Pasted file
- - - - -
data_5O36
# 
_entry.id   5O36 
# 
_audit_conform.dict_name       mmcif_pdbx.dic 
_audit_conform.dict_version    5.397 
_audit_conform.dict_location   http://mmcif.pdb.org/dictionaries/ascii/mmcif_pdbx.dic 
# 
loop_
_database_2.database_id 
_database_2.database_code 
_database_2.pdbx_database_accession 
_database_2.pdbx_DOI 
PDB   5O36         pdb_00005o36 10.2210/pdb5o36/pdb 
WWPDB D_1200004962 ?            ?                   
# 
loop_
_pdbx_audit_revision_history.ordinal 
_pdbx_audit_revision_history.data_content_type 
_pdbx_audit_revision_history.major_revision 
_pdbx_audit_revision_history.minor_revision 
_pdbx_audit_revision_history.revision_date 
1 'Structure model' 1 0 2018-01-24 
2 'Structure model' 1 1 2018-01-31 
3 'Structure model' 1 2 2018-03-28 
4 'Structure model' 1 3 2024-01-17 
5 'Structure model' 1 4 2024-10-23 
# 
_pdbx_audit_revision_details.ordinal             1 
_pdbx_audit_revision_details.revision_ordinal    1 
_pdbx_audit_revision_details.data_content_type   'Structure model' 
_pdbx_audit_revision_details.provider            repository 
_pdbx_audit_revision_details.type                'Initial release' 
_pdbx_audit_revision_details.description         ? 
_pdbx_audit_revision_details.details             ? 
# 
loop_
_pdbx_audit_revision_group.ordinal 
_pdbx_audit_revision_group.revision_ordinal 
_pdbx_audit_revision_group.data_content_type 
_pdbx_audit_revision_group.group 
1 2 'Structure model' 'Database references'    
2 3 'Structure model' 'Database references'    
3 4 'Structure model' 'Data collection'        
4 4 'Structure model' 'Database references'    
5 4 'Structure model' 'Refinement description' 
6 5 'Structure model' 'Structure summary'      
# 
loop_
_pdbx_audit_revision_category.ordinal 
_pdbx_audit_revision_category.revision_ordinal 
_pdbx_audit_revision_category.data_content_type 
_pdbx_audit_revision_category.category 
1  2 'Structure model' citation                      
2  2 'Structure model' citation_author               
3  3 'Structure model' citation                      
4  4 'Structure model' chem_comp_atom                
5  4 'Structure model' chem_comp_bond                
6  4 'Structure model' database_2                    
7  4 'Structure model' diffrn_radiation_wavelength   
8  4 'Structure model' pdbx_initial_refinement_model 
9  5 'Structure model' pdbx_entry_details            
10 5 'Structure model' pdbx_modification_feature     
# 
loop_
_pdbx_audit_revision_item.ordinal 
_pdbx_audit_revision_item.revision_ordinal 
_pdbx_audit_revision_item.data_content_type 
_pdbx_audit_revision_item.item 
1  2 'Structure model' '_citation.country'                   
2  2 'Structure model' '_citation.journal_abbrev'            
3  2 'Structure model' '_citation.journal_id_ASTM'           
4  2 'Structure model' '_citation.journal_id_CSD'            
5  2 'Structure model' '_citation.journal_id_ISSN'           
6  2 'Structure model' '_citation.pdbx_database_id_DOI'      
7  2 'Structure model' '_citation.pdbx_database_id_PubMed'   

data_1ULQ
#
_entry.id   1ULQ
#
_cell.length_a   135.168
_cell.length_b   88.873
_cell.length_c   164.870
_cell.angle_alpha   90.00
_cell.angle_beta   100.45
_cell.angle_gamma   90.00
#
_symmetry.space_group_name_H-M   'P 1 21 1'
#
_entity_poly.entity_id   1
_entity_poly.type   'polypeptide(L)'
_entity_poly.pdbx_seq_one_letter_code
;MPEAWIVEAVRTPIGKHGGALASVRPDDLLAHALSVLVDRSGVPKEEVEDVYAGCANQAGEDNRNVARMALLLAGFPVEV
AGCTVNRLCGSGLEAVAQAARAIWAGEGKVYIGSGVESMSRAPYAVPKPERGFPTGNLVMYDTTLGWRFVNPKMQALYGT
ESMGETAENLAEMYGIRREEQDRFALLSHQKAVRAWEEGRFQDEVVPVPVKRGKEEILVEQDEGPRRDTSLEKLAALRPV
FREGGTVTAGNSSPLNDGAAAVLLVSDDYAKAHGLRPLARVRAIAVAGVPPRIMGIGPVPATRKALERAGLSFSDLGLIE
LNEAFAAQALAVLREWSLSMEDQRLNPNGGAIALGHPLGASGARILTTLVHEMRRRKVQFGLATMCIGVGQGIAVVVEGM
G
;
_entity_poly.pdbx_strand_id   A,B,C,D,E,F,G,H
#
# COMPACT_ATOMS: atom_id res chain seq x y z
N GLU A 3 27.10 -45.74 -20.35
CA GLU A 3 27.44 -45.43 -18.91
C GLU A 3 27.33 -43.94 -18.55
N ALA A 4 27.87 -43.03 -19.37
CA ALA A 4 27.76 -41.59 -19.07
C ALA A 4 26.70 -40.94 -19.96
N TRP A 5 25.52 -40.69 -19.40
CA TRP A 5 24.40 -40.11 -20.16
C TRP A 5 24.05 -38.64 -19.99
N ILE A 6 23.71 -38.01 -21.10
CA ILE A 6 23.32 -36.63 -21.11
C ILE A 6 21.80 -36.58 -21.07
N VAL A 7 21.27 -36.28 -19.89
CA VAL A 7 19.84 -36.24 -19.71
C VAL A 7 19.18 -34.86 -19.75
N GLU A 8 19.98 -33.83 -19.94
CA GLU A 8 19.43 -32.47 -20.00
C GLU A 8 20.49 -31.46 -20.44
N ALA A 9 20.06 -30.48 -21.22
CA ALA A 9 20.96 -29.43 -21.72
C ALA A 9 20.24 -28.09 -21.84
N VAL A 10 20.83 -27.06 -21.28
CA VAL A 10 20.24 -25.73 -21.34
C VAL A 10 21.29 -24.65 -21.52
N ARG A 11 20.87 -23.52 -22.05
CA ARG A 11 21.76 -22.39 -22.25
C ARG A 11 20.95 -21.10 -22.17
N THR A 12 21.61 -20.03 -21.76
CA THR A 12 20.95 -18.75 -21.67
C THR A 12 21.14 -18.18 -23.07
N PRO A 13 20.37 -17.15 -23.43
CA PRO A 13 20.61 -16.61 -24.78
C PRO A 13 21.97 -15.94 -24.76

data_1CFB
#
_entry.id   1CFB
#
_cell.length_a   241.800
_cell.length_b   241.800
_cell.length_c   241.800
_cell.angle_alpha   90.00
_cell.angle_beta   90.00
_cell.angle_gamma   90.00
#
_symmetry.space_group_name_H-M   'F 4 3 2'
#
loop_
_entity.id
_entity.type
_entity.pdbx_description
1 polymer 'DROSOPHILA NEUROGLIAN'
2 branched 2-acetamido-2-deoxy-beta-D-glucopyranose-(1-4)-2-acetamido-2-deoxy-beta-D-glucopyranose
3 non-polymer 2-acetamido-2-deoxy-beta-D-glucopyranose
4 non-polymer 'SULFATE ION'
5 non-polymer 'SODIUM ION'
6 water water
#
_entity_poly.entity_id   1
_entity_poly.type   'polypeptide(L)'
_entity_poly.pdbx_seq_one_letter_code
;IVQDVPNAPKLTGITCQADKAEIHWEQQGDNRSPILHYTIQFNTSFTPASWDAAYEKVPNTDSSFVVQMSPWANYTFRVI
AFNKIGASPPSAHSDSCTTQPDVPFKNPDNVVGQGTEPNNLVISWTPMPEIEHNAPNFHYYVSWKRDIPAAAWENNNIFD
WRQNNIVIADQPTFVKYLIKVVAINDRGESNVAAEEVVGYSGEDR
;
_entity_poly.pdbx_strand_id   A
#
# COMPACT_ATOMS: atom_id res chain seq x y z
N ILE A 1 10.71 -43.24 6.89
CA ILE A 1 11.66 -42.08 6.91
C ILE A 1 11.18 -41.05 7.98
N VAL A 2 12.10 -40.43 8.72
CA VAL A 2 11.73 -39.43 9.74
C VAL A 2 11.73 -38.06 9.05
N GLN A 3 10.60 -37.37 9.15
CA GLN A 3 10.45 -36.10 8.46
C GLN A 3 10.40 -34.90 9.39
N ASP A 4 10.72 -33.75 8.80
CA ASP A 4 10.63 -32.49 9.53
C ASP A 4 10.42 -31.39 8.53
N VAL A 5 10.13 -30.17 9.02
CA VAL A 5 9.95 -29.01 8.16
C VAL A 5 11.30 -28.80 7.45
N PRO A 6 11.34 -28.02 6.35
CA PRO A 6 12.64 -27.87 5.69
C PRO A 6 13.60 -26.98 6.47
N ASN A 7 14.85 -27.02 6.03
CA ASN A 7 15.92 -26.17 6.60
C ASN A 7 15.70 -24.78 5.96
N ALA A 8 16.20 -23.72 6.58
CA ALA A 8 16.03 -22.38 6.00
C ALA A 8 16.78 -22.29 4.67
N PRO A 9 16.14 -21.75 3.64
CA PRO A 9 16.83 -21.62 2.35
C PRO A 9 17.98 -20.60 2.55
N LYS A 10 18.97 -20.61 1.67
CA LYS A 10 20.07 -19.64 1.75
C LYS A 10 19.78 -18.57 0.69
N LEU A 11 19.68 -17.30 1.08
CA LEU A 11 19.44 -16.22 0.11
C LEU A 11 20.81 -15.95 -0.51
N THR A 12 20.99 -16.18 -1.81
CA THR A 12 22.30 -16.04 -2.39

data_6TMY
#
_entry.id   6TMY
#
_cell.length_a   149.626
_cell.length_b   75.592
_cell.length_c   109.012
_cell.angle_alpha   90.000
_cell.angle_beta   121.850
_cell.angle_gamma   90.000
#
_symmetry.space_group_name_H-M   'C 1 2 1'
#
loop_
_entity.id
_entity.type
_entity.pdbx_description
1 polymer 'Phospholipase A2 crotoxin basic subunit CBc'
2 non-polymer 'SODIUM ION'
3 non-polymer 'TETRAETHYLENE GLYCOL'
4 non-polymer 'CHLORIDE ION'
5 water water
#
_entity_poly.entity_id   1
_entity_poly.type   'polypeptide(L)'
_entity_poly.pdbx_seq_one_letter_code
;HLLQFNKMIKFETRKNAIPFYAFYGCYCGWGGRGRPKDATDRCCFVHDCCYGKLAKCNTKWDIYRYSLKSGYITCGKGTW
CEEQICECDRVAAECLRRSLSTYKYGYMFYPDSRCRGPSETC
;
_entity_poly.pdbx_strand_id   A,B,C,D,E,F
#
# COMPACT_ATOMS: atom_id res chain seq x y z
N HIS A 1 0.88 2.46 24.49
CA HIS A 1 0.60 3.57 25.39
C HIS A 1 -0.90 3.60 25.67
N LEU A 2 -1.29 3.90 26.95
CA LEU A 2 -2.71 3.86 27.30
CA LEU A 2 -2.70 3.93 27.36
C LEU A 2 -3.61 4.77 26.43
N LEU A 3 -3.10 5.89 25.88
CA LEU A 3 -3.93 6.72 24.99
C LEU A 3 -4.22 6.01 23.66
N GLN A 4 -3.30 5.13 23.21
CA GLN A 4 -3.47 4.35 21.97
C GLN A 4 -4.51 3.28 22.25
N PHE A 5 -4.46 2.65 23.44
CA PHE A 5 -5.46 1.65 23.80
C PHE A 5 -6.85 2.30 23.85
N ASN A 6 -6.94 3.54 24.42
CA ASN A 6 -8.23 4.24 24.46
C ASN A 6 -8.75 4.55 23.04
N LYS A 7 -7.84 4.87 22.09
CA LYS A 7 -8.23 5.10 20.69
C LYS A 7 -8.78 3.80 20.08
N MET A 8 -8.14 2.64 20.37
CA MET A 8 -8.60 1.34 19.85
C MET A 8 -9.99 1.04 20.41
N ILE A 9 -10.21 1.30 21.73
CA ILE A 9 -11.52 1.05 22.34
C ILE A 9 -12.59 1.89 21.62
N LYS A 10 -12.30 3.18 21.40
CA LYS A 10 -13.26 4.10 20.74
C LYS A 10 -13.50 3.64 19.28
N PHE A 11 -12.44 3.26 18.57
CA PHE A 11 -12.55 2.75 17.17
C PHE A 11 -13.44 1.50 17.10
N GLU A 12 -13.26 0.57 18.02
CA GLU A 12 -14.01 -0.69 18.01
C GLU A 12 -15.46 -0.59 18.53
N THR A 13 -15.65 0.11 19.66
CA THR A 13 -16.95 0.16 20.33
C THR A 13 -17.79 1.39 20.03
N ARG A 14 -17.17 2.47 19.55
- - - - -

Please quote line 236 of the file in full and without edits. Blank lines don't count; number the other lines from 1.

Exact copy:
# COMPACT_ATOMS: atom_id res chain seq x y z